--- a/src/Tools/jEdit/src/jedit_lib.scala Wed Feb 10 15:49:05 2016 +0100 +++ b/src/Tools/jEdit/src/jedit_lib.scala Fri Feb 12 22:36:48 2016 +0100 @@ -16,7 +16,7 @@ import scala.annotation.tailrec import scala.util.parsing.input.CharSequenceReader -import org.gjt.sp.jedit.{jEdit, Buffer, View, GUIUtilities, Debug} +import org.gjt.sp.jedit.{jEdit, Buffer, View, GUIUtilities, Debug, EditPane} import org.gjt.sp.jedit.gui.KeyEventWorkaround import org.gjt.sp.jedit.buffer.{JEditBuffer, LineManager} import org.gjt.sp.jedit.textarea.{JEditTextArea, TextArea, TextAreaPainter} @@ -130,6 +130,10 @@ def jedit_views(): Iterator[View] = jEdit.getViews().iterator + def jedit_edit_panes(view: View): Iterator[EditPane] = + if (view == null) Iterator.empty + else view.getEditPanes().iterator.filter(_ != null) + def jedit_text_areas(view: View): Iterator[JEditTextArea] = if (view == null) Iterator.empty else view.getEditPanes().iterator.filter(_ != null).map(_.getTextArea).filter(_ != null)

--- a/src/Tools/jEdit/src/jedit_options.scala Wed Feb 10 15:49:05 2016 +0100 +++ b/src/Tools/jEdit/src/jedit_options.scala Fri Feb 12 22:36:48 2016 +0100 @@ -96,7 +96,7 @@ val title = opt_title def load = text = value.check_name(opt_name).value def save = - try { update(value + (opt_name, text)) } + try { store(value + (opt_name, text)) } catch { case ERROR(msg) => GUI.error_dialog(this.peer, "Failed to update options",

--- a/src/Tools/jEdit/src/output_dockable.scala Wed Feb 10 15:49:05 2016 +0100 +++ b/src/Tools/jEdit/src/output_dockable.scala Fri Feb 12 22:36:48 2016 +0100 @@ -129,6 +129,7 @@ Session.Consumer[Any](getClass.getName) { case _: Session.Global_Options => GUI_Thread.later { + handle_resize() output_state_button.selected = output_state handle_update(do_update, None) }

--- a/src/Tools/jEdit/src/plugin.scala Wed Feb 10 15:49:05 2016 +0100 +++ b/src/Tools/jEdit/src/plugin.scala Fri Feb 12 22:36:48 2016 +0100 @@ -19,8 +19,8 @@ import org.gjt.sp.jedit.buffer.JEditBuffer import org.gjt.sp.jedit.syntax.ModeProvider import org.gjt.sp.jedit.msg.{EditorStarted, BufferUpdate, EditPaneUpdate, PropertiesChanged} - import org.gjt.sp.util.SyntaxUtilities +import org.gjt.sp.util.Log object PIDE @@ -377,6 +377,15 @@ } case msg: PropertiesChanged => + for { + view <- JEdit_Lib.jedit_views + edit_pane <- JEdit_Lib.jedit_edit_panes(view) + } { + val buffer = edit_pane.getBuffer + val text_area = edit_pane.getTextArea + if (buffer != null && text_area != null) PIDE.init_view(buffer, text_area) + } + PIDE.spell_checker.update(PIDE.options.value) PIDE.session.update_options(PIDE.options.value) @@ -391,7 +400,7 @@ Debug.DISABLE_SEARCH_DIALOG_POOL = true PIDE.plugin = this - PIDE.options.update(Options.init()) + PIDE.options.store(Options.init()) PIDE.completion_history.load() PIDE.spell_checker.update(PIDE.options.value) @@ -420,6 +429,7 @@ case exn: Throwable => PIDE.startup_failure = Some(exn) PIDE.startup_notified = false + Log.log(Log.ERROR, this, exn) } }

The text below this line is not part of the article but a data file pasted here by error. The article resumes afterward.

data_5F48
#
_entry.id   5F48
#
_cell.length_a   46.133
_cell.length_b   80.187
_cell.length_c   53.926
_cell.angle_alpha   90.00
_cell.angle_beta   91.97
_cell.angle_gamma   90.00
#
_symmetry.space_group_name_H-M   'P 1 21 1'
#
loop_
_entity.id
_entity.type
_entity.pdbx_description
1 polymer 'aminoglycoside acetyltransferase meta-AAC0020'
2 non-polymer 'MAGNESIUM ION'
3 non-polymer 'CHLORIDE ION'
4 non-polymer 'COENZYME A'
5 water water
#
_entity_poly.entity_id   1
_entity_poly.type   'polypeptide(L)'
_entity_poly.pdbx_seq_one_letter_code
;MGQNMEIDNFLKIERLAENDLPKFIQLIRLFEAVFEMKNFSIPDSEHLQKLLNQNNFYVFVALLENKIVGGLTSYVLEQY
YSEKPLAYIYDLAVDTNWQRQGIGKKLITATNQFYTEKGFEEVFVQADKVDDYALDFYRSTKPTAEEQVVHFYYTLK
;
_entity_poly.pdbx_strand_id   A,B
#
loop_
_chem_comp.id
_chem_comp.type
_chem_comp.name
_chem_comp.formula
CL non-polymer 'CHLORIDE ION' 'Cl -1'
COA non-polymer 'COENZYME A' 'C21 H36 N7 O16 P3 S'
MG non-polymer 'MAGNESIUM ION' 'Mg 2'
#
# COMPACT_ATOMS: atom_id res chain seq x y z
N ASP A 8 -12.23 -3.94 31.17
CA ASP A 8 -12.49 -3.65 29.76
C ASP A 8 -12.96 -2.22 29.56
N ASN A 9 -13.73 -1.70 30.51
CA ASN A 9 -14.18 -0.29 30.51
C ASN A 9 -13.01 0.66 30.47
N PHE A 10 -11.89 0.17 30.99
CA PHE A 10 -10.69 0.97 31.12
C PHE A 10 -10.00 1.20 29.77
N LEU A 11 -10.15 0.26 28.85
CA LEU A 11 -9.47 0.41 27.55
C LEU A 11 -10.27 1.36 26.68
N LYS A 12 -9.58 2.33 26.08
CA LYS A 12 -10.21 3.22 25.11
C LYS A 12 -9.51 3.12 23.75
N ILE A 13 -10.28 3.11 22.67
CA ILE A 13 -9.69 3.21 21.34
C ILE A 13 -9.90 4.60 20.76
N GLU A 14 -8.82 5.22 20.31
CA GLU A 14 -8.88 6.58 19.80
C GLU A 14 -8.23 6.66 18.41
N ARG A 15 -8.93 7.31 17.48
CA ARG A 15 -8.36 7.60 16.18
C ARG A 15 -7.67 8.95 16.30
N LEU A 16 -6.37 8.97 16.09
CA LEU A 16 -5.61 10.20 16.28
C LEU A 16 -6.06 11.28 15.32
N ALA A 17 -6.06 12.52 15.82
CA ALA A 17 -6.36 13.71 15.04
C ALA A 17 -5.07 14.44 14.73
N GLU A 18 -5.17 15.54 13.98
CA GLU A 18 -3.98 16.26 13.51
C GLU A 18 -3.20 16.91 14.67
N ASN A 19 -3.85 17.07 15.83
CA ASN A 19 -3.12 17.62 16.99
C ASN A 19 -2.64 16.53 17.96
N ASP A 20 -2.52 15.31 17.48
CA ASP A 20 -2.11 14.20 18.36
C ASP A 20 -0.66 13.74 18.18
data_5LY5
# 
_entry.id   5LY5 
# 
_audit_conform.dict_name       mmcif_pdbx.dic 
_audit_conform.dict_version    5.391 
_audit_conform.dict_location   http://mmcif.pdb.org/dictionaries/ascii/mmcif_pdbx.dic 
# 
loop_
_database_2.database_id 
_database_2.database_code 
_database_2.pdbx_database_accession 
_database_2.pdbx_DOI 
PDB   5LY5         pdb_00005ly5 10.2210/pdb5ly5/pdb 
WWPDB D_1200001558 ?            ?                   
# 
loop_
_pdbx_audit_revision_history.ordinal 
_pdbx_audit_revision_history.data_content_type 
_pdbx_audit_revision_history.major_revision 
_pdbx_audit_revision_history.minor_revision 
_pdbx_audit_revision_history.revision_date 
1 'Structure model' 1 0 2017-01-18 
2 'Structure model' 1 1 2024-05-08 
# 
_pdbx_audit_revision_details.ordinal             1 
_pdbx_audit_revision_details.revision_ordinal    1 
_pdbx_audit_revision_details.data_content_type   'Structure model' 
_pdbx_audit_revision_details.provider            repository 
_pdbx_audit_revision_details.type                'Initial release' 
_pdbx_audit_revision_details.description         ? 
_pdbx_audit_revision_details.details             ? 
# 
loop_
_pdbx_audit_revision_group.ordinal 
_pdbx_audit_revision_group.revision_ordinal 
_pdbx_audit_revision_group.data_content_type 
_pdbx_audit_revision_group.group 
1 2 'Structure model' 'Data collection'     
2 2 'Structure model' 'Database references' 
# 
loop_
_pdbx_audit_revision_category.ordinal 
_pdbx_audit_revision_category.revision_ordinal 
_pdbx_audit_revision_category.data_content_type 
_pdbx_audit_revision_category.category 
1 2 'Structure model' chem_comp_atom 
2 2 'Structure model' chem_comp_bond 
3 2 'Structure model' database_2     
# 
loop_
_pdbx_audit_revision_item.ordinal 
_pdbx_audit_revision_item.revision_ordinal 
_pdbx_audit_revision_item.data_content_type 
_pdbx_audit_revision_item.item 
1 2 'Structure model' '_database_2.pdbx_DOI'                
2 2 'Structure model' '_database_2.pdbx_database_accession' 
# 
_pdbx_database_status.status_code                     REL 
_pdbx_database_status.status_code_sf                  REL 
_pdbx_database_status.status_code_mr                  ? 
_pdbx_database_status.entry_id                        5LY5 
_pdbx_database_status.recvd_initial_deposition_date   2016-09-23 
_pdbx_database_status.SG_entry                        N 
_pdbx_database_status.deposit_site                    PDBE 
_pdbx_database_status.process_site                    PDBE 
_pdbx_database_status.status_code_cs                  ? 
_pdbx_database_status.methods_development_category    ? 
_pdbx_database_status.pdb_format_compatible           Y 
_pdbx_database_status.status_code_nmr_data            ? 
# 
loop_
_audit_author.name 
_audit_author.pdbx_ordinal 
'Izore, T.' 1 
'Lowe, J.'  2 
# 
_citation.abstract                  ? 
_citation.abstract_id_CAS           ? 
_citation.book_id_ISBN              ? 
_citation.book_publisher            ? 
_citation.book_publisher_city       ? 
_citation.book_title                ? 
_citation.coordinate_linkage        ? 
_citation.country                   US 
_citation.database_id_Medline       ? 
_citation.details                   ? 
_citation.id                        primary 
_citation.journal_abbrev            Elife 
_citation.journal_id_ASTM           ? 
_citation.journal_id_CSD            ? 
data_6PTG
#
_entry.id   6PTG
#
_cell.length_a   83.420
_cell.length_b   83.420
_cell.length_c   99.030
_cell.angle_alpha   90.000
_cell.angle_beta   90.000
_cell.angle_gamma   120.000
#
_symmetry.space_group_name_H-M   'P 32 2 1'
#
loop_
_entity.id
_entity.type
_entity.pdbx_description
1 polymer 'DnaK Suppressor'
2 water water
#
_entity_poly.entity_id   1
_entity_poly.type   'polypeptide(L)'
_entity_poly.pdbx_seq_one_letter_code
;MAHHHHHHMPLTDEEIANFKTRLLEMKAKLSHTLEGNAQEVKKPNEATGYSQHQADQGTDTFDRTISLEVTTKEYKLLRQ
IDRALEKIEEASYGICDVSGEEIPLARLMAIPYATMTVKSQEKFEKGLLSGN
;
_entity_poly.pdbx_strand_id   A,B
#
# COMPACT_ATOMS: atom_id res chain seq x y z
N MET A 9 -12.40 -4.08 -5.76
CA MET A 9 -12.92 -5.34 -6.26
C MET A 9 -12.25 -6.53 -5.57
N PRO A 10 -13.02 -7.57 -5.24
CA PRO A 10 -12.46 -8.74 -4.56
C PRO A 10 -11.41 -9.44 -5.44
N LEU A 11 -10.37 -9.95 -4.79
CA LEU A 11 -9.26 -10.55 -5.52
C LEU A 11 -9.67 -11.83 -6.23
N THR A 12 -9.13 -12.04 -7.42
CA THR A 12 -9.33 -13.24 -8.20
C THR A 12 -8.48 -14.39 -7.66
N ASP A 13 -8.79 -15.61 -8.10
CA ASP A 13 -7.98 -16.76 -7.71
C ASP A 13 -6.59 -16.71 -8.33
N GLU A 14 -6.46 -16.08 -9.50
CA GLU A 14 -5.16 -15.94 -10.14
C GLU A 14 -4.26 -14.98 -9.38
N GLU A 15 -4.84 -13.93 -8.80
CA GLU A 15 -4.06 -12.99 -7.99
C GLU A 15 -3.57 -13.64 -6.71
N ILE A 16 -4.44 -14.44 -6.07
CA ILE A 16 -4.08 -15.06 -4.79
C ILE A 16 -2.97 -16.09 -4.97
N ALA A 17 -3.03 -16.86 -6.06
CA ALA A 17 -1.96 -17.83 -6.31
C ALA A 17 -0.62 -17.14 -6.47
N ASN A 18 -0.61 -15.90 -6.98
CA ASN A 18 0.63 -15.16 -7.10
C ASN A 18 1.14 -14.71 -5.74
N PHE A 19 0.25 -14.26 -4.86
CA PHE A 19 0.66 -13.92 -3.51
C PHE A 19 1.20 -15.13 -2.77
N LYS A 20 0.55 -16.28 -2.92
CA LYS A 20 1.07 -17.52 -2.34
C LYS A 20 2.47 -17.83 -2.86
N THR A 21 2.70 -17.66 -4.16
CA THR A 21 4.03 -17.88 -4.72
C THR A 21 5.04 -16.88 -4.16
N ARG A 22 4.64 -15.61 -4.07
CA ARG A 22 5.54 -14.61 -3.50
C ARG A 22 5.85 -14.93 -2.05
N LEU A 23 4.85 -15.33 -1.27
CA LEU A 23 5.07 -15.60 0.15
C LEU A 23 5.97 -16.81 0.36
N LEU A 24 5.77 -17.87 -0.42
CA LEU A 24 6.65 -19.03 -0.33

--- a/src/Tools/jEdit/src/text_overview.scala Wed Feb 10 15:49:05 2016 +0100 +++ b/src/Tools/jEdit/src/text_overview.scala Fri Feb 12 22:36:48 2016 +0100 @@ -72,6 +72,9 @@ private var current_overview = Overview() private var current_colors: List[(Color, Int, Int)] = Nil + private val delay_repaint = + GUI_Thread.delay_first(PIDE.options.seconds("editor_update_delay")) { repaint() } + override def paintComponent(gfx: Graphics) { super.paintComponent(gfx) @@ -83,7 +86,7 @@ val overview = get_overview() if (rendering.snapshot.is_outdated || overview != current_overview) { - invoke() + delay_repaint.invoke() gfx.setColor(rendering.outdated_color) gfx.asInstanceOf[Graphics2D].fill(gfx.getClipBounds) @@ -103,23 +106,21 @@ /* asynchronous refresh */ - private var future_refresh: Option[Future[Unit]] = None - private def cancel(): Unit = future_refresh.map(_.cancel) + private val future_refresh = Synchronized(Future.value(())) + private def is_running(): Boolean = !future_refresh.value.is_finished def invoke(): Unit = delay_refresh.invoke() - def revoke(): Unit = delay_refresh.revoke() + def revoke(): Unit = { delay_refresh.revoke(); future_refresh.change(x => { x.cancel; x }) } private val delay_refresh = - GUI_Thread.delay_first(PIDE.options.seconds("editor_update_delay"), cancel _) { + GUI_Thread.delay_first(PIDE.options.seconds("editor_update_delay")) { doc_view.rich_text_area.robust_body(()) { JEdit_Lib.buffer_lock(buffer) { val rendering = doc_view.get_rendering() val overview = get_overview() - if (rendering.snapshot.is_outdated) invoke() + if (rendering.snapshot.is_outdated || is_running()) invoke() else { - cancel() - val line_offsets = { val line_manager = JEdit_Lib.buffer_line_manager(buffer) @@ -128,8 +129,8 @@ a } - future_refresh = - Some(Future.fork { + future_refresh.change(_ => + Future.fork { val line_count = overview.line_count val char_count = overview.char_count val L = overview.L @@ -170,7 +171,8 @@ current_colors = new_colors repaint() } - }) + } + ) } } }